Social Security may not be secure forever. Here, the legal experts at Disability Associates explain how Social Security works, and the problems Social Security benefits may face in the future.
Currently, ninety-six percent of workers in the United States are eligible for Social Security benefits. And, for those workers who are near to retirement, Social Security benefits are unlikely to be affected. But, for those in their 20s and 30s that are decades away from retirement, Social Security seems far more unstable.
A portion of your paycheck is taken as taxes for Social Security. This goes into a collective Social Security fund, used to pay Social Security for other retiring or disabled workers. When you retire, or if you become disabled and are unable to work, you can begin collecting Social Security benefits.
The number of years you’ve worked, the amount of money you’ve made and the age at which you retire all impact your Social Security benefits. Essentially, the longer you work, older you are and more money you make, the higher your benefit checks will be.
There is an application process for Social Security benefits, based on several factors. You must be 62 or older, and receive 40 credits to begin receiving benefits. Credits are earned as you pay into the Social Security fund, with 40 credits equaling approximately 10 years of full-time work. If you leave the work force, you will keep credits previously earned, and when you return, you will continue to once again earn credits.
So, what are the concerns with Social Security?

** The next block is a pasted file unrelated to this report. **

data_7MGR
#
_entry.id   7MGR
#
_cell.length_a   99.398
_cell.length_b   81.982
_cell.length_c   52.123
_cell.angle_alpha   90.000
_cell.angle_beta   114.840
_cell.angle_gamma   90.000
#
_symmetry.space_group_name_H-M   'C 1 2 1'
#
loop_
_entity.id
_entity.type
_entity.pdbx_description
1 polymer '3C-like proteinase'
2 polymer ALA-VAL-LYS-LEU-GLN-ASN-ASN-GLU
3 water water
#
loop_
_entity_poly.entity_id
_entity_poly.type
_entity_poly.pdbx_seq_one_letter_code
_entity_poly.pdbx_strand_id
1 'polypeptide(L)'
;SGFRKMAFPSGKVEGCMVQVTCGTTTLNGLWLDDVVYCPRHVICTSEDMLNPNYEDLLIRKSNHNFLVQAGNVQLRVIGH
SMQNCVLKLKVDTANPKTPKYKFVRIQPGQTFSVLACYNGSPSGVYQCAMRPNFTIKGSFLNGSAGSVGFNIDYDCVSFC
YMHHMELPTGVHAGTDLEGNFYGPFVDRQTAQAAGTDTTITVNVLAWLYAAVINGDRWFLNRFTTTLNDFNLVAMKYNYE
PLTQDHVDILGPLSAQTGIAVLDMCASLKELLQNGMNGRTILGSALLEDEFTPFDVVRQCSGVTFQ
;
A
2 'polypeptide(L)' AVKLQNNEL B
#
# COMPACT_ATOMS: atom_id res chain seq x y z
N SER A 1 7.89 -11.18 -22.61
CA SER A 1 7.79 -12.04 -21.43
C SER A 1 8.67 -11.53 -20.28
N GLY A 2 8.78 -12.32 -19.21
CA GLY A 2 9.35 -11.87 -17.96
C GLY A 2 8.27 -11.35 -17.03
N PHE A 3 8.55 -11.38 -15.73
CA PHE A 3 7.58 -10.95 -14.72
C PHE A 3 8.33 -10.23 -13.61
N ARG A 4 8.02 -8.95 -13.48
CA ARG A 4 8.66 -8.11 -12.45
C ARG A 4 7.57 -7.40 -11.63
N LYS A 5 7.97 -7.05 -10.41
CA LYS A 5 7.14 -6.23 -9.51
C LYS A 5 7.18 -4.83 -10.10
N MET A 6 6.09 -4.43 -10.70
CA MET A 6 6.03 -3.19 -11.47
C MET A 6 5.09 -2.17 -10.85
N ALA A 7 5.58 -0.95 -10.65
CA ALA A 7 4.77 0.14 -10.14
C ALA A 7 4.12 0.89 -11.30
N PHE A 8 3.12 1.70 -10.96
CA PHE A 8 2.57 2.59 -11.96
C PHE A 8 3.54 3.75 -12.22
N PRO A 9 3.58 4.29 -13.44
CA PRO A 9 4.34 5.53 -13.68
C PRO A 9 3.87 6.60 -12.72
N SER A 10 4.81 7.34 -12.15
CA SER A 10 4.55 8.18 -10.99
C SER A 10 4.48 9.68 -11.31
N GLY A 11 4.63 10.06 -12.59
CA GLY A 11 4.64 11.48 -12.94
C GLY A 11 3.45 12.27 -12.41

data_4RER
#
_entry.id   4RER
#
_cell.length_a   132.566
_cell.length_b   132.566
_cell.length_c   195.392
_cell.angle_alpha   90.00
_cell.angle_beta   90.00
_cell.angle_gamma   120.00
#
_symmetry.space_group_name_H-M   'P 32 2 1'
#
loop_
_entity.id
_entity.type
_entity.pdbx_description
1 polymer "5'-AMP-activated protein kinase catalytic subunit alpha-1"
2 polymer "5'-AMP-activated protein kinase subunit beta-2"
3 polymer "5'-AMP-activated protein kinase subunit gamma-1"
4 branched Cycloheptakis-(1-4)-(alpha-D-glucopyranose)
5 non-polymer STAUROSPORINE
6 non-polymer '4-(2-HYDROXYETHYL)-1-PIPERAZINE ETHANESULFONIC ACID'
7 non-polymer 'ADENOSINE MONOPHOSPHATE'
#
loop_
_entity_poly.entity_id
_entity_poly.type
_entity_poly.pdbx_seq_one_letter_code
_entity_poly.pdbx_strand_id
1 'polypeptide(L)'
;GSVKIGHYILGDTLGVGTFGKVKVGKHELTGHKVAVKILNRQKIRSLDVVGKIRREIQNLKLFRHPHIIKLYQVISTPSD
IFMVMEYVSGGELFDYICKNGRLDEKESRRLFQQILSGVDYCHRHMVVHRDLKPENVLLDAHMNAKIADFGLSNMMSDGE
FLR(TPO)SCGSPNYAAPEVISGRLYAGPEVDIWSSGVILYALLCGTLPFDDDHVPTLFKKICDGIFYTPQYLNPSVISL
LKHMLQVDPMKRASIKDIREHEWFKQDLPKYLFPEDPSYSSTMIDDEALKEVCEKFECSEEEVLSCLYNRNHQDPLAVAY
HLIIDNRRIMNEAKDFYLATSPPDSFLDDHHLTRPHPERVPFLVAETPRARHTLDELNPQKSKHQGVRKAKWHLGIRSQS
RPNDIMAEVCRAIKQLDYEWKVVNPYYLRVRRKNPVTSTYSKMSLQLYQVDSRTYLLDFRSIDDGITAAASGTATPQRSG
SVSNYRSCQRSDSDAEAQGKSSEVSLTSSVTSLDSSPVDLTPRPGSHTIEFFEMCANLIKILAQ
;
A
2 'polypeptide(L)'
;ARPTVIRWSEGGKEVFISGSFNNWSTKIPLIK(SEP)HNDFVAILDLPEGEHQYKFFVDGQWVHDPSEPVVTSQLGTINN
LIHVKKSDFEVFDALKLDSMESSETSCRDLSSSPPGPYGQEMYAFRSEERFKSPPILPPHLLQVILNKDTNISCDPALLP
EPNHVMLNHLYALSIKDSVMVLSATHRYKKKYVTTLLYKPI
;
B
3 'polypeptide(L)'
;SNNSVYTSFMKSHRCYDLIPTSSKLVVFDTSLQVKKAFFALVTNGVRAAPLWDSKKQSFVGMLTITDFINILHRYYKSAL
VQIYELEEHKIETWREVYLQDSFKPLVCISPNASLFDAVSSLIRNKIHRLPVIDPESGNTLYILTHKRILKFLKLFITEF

Namely, that funds are depleting at a faster rate than they are accruing. Due to the infamous Baby Boom, there have been a large number of adults in the workforce. Now, however, these Baby Boomers are beginning to retire while their beneficiaries have children at a slower rate. This means that there are likely to be fewer people in the workforce than beneficiaries, yielding less money spread among more people.
If nothing is done to input more money into Social Security, some economists predict that funds could run dry by 2035. After this, the amount in benefits any one person can receive will only come from whatever taxes are being paid in, as there will be no surplus funds lying in reserve. This will mean a substantial reduction in Social Security funds.
While governmental bodies are attempting to rectify the situation, it is likely that the Social Security landscape will be vastly different in 20 or so years. This means younger workers need to think critically about their retirement funds, and diversify their assets as much as possible.
Social Security is not going to disappear, necessarily, but it will be drastically reduced, and relying on it as a sole means of retirement funding would be unwise.
In such an unstable economic landscape, it is critical to have certified experts on your side. To learn more about your social security benefits, or to obtain help with your application, visit www.disabilityassociates.com.